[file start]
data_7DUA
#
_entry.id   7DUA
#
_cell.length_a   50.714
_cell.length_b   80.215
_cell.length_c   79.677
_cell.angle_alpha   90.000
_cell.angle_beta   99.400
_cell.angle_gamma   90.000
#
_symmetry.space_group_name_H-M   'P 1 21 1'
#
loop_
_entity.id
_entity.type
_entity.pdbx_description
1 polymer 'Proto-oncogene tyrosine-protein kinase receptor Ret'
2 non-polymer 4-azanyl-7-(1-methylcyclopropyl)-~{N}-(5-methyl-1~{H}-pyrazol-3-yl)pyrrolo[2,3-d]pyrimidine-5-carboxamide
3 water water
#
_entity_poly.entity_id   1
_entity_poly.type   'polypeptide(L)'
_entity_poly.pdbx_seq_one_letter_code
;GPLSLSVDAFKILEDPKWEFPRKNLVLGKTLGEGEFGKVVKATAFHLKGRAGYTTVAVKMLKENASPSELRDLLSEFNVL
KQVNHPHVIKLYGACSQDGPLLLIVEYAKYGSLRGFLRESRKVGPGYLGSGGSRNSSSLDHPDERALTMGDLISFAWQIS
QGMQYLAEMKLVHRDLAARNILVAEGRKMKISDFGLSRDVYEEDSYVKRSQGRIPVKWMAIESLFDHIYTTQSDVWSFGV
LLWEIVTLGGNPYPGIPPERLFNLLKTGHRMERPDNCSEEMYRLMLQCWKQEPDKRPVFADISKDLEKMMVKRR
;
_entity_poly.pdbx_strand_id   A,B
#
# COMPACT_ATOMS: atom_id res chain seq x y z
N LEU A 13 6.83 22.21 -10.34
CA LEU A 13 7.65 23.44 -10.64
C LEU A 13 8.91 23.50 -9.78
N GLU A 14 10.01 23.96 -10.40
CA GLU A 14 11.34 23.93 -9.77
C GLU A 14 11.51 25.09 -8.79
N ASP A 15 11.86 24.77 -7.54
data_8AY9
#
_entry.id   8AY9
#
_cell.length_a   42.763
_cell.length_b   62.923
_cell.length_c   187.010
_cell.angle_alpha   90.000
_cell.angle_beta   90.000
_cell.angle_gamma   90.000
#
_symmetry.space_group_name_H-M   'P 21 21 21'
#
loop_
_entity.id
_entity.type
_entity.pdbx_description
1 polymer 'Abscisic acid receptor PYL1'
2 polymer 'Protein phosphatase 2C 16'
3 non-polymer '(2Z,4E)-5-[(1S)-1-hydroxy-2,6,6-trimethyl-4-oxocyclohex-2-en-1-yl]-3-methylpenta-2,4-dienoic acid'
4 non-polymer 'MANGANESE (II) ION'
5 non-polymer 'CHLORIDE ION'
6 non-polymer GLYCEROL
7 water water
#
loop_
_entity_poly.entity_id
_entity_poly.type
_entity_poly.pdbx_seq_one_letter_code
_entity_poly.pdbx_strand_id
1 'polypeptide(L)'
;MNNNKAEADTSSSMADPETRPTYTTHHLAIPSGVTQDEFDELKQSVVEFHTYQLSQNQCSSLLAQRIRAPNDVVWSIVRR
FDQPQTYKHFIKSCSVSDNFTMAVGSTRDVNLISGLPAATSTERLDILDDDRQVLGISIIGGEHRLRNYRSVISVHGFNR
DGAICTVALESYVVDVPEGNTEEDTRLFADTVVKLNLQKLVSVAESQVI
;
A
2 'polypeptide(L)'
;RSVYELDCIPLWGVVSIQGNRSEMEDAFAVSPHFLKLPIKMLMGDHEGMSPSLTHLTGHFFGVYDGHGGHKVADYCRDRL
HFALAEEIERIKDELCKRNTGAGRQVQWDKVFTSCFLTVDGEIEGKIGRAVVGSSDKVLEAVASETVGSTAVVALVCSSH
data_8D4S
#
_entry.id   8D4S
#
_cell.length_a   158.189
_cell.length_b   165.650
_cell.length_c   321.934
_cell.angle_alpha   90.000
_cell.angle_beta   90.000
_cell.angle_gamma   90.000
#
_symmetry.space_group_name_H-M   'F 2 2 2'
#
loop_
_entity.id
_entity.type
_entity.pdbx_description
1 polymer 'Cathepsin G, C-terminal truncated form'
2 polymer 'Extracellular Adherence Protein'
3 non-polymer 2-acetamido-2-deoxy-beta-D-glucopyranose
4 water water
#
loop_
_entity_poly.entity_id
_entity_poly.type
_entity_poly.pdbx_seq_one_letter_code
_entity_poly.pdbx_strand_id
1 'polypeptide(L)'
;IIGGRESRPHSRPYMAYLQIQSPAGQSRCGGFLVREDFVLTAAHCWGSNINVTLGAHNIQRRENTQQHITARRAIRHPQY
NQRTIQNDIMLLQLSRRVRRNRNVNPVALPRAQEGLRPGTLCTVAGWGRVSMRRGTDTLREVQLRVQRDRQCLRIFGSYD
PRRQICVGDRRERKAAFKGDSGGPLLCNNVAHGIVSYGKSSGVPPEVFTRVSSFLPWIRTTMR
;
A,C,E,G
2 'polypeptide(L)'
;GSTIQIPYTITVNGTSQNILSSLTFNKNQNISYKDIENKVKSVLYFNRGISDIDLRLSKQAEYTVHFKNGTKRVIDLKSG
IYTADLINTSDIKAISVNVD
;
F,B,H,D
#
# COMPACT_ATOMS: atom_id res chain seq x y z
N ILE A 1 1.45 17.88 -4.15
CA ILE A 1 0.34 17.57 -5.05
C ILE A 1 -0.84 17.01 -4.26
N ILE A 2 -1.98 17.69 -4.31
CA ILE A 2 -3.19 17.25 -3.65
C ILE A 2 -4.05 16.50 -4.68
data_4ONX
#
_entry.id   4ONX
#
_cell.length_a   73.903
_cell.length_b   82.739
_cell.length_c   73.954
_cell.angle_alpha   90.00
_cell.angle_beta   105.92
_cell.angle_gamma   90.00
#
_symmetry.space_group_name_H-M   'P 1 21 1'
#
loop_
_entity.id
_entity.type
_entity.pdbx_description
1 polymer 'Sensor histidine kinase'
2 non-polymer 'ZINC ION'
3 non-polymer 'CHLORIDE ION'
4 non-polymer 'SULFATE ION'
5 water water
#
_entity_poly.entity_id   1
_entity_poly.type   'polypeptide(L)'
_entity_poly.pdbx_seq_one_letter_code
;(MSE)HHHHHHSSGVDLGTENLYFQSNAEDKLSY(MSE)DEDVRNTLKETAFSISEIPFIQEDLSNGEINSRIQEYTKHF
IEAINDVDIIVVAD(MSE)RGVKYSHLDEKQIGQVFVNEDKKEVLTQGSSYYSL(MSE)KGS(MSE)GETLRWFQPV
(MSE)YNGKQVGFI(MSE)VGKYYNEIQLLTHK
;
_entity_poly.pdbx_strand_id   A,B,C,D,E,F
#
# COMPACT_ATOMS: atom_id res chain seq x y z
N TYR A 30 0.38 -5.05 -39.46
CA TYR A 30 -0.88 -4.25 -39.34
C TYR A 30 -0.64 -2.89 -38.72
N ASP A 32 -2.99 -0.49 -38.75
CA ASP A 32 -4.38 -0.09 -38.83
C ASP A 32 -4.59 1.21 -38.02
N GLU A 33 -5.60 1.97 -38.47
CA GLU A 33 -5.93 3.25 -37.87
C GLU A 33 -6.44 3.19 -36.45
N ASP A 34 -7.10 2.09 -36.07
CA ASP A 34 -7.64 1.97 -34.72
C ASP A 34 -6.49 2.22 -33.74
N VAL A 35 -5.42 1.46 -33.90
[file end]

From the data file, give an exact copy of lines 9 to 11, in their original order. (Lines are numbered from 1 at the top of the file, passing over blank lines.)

_cell.angle_beta   99.400
_cell.angle_gamma   90.000
#